About Bears
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About Bears

Brown Bear

Brown Bears are omnivorous mammals.

Brown Bear Classification:

Kingdom:
Animalia
Phylum: Chordata
Class: Mammalia
Order: Carnivora
Family: Ursidae
Genus: Ursus
Species: Arctos

Other Names: Grizzly, Grizzly Bear, Kodiak, Kodiak Bear, Russian Brown Bear, Honey Eater, Alaskan Bear, Alaskan Brown Bear, Asiatic Bear, European Bear, Himalayan Bear, Silvertip Bear, Kamchatka Brown Bear, Far Eastern Brown Bear, California Golden Bear, Atlas Bear, Amur Brown Bear, Tibetan Blue Bear, Mexican Grizzly Bear, Eastern Siberian Brown Bear, and Syrian Bear

Size: Brown bears weigh from 660 to 1,700 lbs. The largest sub-species of brown bears is the Kodiak bear which rivals the polar bear as the largest land-based predator. Grizzly bears in the Yukon, a sub-species of the brown bear can weigh as little as 350 lbs. A brown bear, from coastal Alaska and Russia can weigh 1,500 lbs. Brown bears are 5-8 feet tall.

Habitat: Brown bears are found in Northern Eurasia and North America. The brown bear is the most widely distributed of all bears. Brown bears were once native to Asia, the Atlas Mountains in Africa, Europe, and North America, but they are now extinct in some regions, and their populations have decreased in some of the regions. Brown bears prefer semi-open country, usually in a mountainous region. Brown bears prefer a wilderness region that contains river valleys, mountain forests, and open meadows. The Kodiak bear a brown bear sub-species is found exclusively on Kodiak Island.

Sub-species: There are estimates that there as many as 90 sub-species of brown bear.

Brown Bear Sub-Species Include:

Atlas Bear - Ursus arctos crowtheri
Carpathian Bear - Ursus arctos formicarius
Gobi Bear - Ursus arctos gobiensis
Grizzly Bear - Ursus arctos horribilis
European Brown Bear - Ursus arctos arctos
Himalayan Brown Bear - Ursus arctos isabellinus
Hokkaido Brown Bear - Ursus arctos yesoensis
Kodiak Bear - Ursus arctos middendorffi
Marsican Bear - Ursus arctos marsicanus
Mexican Grizzly Bear - Ursus arctos nelsoni
Siberian Brown Bear - Ursus arctos beringianus
Syrian Brown Bear - Ursus arctos syriacus
Tibetan Blue Bear - Ursus arctos pruinosus

Territories: Brown bears are territorial and frequent their "range". A female brown bear requires 50 to 300 square miles of home range, while male brown bears need about 200 to 500 square miles.

Diet: Brown bears are omnivorous and are opportunistic feeders. Brown bears eat fish (in particular salmon), grasses, sedges, skunk cabbage, nuts, berries, fruit, leaves and roots. Bears also eat other animals, from rodents to moose. Brown bears will eat up to 90 lbs of food each day, they will often weigh twice as much before hibernation as they will in the spring.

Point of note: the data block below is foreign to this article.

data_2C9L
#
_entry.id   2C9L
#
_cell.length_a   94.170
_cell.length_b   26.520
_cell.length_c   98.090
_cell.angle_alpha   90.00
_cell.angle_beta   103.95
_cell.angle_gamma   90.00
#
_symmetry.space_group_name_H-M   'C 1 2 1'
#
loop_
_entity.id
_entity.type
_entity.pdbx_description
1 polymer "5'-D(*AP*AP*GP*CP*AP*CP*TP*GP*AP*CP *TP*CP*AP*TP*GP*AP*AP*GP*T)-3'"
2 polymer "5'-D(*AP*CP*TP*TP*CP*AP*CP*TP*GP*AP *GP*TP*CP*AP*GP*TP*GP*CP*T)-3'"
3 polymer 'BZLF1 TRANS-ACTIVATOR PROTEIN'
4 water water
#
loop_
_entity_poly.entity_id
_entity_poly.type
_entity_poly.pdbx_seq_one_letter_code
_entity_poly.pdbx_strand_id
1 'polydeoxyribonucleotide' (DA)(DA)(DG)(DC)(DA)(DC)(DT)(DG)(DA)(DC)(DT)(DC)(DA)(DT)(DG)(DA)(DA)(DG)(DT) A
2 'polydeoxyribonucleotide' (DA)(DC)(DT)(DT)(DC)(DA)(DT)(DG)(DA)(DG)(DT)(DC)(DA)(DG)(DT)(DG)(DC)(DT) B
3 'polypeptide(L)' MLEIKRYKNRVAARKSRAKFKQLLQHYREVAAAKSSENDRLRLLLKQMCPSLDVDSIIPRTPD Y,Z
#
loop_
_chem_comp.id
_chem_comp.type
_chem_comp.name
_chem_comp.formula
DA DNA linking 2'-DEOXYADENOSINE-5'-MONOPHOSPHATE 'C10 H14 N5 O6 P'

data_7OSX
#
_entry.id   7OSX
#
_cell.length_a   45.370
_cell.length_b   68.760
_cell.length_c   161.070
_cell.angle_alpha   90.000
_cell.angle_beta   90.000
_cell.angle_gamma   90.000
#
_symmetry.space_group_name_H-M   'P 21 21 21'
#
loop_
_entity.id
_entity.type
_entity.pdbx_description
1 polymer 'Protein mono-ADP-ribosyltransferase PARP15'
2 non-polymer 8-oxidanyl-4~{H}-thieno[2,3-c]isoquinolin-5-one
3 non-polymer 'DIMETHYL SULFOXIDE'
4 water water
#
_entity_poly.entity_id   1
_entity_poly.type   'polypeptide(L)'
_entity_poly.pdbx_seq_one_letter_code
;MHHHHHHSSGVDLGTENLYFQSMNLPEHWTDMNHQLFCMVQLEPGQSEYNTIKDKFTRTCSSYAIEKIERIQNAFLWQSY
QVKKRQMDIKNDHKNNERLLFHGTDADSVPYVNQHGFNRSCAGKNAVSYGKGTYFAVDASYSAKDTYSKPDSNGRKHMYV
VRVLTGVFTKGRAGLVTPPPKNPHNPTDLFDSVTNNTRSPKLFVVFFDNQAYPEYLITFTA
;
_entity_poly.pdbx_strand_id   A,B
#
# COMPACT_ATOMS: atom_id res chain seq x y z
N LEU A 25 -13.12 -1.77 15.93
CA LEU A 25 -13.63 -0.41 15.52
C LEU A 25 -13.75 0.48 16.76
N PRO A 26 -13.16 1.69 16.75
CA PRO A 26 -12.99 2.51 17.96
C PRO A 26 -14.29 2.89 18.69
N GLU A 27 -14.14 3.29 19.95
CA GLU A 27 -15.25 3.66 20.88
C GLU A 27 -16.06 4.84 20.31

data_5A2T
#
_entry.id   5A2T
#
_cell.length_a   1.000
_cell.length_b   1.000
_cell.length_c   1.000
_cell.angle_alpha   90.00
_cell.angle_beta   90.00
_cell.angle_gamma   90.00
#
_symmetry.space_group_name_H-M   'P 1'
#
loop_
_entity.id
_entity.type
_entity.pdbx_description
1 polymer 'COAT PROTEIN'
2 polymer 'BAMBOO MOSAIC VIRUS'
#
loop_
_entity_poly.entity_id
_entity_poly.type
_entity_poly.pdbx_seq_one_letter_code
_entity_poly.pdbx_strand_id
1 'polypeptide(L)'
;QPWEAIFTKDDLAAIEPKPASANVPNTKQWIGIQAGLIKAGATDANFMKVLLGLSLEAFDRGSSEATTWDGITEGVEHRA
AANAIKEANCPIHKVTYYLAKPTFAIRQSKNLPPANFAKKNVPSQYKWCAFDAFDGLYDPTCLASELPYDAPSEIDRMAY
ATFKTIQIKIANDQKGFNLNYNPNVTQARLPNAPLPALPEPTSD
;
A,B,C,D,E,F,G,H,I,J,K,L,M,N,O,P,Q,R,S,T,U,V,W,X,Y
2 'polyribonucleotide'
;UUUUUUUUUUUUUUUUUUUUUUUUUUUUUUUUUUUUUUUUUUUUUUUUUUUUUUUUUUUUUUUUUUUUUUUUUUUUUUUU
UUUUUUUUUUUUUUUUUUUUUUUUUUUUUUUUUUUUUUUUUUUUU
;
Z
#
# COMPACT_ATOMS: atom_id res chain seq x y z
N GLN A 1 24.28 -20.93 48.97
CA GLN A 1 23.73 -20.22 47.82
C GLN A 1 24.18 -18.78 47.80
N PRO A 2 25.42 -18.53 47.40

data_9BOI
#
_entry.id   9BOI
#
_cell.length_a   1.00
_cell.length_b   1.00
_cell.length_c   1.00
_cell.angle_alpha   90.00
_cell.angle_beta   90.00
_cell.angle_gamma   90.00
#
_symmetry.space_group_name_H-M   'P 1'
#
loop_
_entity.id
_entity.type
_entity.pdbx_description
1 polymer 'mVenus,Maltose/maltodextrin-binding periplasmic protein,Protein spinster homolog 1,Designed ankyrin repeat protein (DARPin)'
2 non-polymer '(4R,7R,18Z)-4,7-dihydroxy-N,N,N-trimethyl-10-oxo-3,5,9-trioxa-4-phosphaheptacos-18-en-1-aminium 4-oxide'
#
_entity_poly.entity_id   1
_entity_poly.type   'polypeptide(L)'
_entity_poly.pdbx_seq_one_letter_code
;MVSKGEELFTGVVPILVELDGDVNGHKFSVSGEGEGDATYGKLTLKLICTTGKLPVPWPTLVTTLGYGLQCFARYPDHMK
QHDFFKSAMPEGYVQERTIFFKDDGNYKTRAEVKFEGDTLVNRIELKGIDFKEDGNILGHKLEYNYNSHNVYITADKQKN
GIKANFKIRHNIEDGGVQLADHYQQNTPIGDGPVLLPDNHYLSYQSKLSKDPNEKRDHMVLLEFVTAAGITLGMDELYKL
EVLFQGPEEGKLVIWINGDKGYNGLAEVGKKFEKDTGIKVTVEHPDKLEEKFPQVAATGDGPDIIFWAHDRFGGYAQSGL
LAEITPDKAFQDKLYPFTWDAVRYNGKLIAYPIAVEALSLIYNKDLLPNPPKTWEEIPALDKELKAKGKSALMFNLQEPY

Brown Bear
Brown Bear

Conservation Classification: Not Endangered

Brown Bear Photo

Large Brown Bear

Brown Bear Picture

Behavior: Brown bears dig dens for winter hibernation, often holing up in a suitable hillside. Females, or she-bears, den while pregnant and give birth during this winter rest, usually to a pair of cubs. Brown bears are not true hibernators, but they do slow down their metabolism and sleep through most of the winter. This allows the brown bear to save energy, when there is little food available outside for them to eat. This is called a state of torpor. Brown bears are able to sleep through the winter by living on reserves of fat stored on their bodies during the summer and fall, but they do wake up on occasion through the winter, and they may even emerge from their dens.

Description: Though called "brown", brown bears are not always brown. Brown bears can be almost any color, they range from mostly white to blonde to pure black and many color phases in between, depending on their age, sex and season. Grizzlies will often have a "silver-tipped" appearance to their fur. The brown bear has a concave face, high-humped shoulders, and long, curved claws, that are 2-4 inches long. Brown bears have coarse, protective, guard hairs and soft underfur, that acts as insulation and keeps them warm in the winter.

Birth: Brown bears give birth to cubs that are typically one pound at birth. Brown bears are 23-28 centimeters in length at birth. The brown bears litter size ranges from one and five cubs, with two on average. Survival rates for brown bear cubs are low.

Did You Know?

Male brown bears take no part in raising their cubs parenting is left entirely to the females.

Gestation: A brown bear carries its young from 180 and 266 days.

Cubs: Brown bear cubs will stay with their mother for up to 2-2.5 years. Brown bear cubs are born blind and helpless.

Sexual Maturity: Female brown bears mature from between 5-7 years of age. Male brown years do not sexually reproduce until 8-10 years of age. Brown bears are serially monogamous, they will remain with the same mate from several days to a couple of weeks. Brown bears females only reproduce once every three years.

Life Span:The average life span of brown bear is 25 years of age. Habitat degradation and new roads, ranching, overhunting and increasing human encroachments can eventually eliminate the brown bear species.

Social Structure: Brown bears are solitary animals, except for females and their cubs, it is rare that they congregate. Typically when they congregate it is to fish at a river's edge when the salmon swim upstream for summer spawning.

Did You Know?


The brown bear is primarily nocturnal.

Athleticism: Although large brown bears can travel at speeds of up to 30 miles per hour. If a human comes between a mother and her cubs they will respond aggressively.

Unusual: Brown bears are more aggressive than other bear species.

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